When you ask an older person from Ethiopia what they know about Cuba they will likely tell you about the medical support and sacrifice of Cuban soldiers when they helped Ethiopia fight against Somalia’s aggression. Right now Cuba is developing a new constitution which will reform the economy and structure of the government. Capitals’s Tesfaye Getnet talked with Ambassador of Cuba to Ethiopia Vilma Thomas Ramírez to learn more about her country’s relationship with Ethiopia and their new constitution.
Capital: Some say that after the downfall of Derge regime (a socialist Ethiopian Government) the economic, political and cultural relationship between Ethiopia and Cuba has been declining. What do you think about this?
Vilma Thomas: I do not agree with that opinion. I believe that since the seventies Cuba and Ethiopia have established and developed relations which have been strengthening through cooperation in various field. During Cuba´s participation alongside Ethiopians in the Ogaden War, helping to protect the territorial integrity of this country, our relations acquired a special character because they were nourished by the blood shed by children of our two peoples fighting for a common cause. Around 163 Cubans gave their lives fighting for Ethiopia at that time and their sacrifice is the testimony of the strength of our bonds, which, as the Ethiopian friends always say, are forged in blood. We take those special links as the basis for our past and present relations with Ethiopia, which I am proud to say that have been strengthening in the last years. It has been possible through the willingness and commitment of both our governments to expand our cooperation in various fields and to increase the level of interaction bilaterally and in the international arena.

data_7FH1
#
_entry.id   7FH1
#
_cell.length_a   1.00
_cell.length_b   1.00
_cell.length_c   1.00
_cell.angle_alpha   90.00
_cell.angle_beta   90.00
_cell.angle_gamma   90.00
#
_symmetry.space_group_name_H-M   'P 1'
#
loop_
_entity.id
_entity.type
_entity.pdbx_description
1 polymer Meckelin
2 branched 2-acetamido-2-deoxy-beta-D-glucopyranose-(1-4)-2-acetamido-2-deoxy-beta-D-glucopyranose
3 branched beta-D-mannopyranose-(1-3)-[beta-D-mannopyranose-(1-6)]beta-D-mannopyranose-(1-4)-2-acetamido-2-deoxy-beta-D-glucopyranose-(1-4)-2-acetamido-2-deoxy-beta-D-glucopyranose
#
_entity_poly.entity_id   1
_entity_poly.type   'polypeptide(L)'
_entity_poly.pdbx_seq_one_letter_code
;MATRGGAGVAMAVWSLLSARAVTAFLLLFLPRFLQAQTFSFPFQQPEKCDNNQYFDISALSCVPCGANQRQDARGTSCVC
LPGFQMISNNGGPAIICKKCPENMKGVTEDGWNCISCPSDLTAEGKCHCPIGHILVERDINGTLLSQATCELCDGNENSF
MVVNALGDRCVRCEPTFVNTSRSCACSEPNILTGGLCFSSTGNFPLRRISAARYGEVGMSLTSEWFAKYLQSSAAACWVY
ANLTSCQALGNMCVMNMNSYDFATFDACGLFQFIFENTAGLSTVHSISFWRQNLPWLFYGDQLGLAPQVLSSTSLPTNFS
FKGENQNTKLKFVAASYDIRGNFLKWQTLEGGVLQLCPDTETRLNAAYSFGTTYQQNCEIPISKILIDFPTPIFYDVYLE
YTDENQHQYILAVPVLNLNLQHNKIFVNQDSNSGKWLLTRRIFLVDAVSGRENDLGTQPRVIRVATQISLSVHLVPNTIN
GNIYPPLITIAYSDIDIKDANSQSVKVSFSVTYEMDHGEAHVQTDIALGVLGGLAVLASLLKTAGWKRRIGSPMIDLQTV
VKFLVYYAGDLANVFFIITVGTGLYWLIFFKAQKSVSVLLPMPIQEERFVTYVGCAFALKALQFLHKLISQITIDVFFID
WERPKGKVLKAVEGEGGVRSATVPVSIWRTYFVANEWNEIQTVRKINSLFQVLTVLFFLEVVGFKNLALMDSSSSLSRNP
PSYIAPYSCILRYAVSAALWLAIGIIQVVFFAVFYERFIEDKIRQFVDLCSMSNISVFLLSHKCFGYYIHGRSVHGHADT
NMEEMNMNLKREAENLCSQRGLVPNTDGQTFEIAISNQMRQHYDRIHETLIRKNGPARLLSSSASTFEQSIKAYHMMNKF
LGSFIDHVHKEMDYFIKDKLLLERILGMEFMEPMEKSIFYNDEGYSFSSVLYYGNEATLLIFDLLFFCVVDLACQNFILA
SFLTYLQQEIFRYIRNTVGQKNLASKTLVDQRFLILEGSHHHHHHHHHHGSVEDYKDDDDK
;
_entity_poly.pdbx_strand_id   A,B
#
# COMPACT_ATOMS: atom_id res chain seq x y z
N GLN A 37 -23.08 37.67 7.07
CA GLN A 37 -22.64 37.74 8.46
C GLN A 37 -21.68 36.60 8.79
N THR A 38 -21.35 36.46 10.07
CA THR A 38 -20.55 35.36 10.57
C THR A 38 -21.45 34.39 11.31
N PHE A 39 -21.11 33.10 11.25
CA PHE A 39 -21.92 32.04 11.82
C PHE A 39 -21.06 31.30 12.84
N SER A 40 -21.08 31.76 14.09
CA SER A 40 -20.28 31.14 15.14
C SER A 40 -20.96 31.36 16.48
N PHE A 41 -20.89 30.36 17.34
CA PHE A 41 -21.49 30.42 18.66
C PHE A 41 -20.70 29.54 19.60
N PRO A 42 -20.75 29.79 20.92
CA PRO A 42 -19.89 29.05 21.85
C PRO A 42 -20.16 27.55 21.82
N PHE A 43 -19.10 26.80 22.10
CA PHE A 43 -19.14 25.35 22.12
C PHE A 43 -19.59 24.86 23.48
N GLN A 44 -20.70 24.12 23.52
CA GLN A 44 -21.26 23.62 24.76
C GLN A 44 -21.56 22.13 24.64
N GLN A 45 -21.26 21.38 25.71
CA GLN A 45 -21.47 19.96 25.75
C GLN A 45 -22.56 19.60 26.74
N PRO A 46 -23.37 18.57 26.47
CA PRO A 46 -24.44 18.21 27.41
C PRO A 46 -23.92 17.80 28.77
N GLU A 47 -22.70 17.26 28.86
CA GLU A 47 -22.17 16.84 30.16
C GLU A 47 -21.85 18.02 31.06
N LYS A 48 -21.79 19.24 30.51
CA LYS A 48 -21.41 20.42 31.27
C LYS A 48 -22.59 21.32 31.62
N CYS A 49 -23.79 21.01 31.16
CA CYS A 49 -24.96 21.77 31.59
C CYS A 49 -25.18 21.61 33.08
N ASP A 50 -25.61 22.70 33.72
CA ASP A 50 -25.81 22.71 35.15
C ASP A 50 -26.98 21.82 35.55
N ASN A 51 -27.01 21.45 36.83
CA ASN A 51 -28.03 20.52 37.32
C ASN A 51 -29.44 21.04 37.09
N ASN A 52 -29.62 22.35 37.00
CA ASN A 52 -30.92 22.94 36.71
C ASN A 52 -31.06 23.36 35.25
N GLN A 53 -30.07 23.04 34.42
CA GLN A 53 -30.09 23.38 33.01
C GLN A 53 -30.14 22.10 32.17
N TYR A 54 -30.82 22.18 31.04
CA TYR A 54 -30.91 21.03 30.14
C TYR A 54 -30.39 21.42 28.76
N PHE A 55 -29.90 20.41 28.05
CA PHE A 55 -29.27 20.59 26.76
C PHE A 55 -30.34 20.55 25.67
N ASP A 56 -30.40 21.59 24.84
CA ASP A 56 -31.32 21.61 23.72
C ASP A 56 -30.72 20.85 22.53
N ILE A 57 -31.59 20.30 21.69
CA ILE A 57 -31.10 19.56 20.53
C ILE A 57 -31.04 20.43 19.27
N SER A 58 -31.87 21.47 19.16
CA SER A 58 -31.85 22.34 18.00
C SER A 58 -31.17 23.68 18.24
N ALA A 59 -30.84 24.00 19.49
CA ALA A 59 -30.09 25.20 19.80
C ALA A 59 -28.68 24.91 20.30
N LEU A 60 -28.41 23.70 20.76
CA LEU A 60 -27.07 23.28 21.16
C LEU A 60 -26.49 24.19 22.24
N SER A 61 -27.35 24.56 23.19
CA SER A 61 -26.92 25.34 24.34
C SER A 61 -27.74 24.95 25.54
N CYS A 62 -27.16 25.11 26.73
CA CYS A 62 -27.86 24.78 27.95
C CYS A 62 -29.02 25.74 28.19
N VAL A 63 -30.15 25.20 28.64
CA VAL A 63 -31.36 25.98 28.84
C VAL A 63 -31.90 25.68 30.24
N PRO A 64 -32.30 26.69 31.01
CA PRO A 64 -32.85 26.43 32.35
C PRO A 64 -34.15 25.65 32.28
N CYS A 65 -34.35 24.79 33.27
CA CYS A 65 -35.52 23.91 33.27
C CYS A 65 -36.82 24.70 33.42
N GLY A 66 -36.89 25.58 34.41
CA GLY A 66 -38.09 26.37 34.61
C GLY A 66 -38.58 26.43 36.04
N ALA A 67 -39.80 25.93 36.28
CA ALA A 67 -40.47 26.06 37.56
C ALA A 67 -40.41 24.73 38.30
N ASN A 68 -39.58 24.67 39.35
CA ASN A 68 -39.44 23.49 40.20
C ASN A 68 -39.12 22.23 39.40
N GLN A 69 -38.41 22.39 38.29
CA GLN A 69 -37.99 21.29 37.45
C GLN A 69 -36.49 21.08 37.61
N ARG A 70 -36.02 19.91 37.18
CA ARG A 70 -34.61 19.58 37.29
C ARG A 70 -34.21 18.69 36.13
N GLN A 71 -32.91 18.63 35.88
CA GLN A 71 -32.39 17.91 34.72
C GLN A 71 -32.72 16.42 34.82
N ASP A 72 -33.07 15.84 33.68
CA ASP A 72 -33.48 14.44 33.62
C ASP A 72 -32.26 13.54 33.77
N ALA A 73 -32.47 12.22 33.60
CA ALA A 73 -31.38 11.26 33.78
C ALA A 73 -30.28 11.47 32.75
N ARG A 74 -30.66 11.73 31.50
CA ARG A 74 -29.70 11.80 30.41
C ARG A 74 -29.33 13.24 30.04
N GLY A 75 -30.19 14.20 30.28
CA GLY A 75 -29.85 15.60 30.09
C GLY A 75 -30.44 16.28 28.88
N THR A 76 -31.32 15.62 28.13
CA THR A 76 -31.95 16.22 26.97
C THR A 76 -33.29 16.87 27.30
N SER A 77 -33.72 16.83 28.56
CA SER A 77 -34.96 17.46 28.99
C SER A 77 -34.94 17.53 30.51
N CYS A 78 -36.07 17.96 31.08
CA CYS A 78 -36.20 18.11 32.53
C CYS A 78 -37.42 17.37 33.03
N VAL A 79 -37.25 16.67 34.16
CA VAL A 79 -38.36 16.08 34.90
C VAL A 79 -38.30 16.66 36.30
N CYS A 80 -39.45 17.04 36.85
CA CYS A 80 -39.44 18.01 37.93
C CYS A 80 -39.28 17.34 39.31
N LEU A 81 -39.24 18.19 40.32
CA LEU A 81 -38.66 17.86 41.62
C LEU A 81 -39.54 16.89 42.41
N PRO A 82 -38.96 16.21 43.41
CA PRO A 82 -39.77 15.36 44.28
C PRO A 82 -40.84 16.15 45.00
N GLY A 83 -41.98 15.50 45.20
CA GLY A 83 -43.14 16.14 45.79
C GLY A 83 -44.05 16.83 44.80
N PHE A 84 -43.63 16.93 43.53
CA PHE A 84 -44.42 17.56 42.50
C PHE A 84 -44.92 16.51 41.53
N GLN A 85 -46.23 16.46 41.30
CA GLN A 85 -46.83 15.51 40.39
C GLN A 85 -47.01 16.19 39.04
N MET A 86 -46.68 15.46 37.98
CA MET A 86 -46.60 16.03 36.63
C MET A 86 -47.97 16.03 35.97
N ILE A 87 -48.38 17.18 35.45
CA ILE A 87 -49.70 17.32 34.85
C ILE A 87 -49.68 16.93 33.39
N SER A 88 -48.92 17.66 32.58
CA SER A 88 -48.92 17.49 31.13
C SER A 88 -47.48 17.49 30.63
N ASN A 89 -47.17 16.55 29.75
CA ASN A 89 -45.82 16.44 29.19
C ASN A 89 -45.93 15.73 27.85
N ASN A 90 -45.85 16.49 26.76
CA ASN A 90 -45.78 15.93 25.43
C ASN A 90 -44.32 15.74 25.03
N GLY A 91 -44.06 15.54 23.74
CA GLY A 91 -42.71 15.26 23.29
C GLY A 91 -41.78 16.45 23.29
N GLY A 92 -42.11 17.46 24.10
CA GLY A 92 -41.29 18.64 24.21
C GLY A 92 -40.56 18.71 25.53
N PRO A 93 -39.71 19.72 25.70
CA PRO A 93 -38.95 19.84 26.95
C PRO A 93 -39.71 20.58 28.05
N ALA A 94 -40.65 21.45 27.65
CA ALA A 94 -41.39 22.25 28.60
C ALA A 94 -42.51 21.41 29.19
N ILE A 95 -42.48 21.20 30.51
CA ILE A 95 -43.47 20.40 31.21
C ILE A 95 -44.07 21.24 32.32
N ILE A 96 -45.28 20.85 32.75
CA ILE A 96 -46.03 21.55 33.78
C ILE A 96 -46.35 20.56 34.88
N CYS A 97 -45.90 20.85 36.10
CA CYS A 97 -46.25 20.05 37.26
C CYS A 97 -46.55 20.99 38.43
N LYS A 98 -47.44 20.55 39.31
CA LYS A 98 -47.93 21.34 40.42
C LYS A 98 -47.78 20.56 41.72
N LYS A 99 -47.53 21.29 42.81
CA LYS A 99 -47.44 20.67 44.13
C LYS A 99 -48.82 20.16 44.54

We maintain our cooperation with Ethiopia in the health sector, with Cuban doctors providing health care to the Ethiopian people in institutions in Addis Ababa and Jimma. We also cooperate in education, with a group of Cuban teachers working for the TVET Institutes around the country. We continue also our cooperation in the building of human resources capacities in Ethiopia and as part of that we provide every year a number of scholarships for young Ethiopians to go to Cuba to study free of charge, in a program that started 40 years ago and is still ongoing, having produced to date more than 5000 Ethiopian graduates in Cuba.
We have also started cooperation in science and technology and we are working in various projects in areas where Cuba has comparative advantage. We have expressed to the Government of Ethiopia our willingness to make available all our experiences and internationally recognized results, if required, to contribute to the development and wellbeing of the Ethiopian people.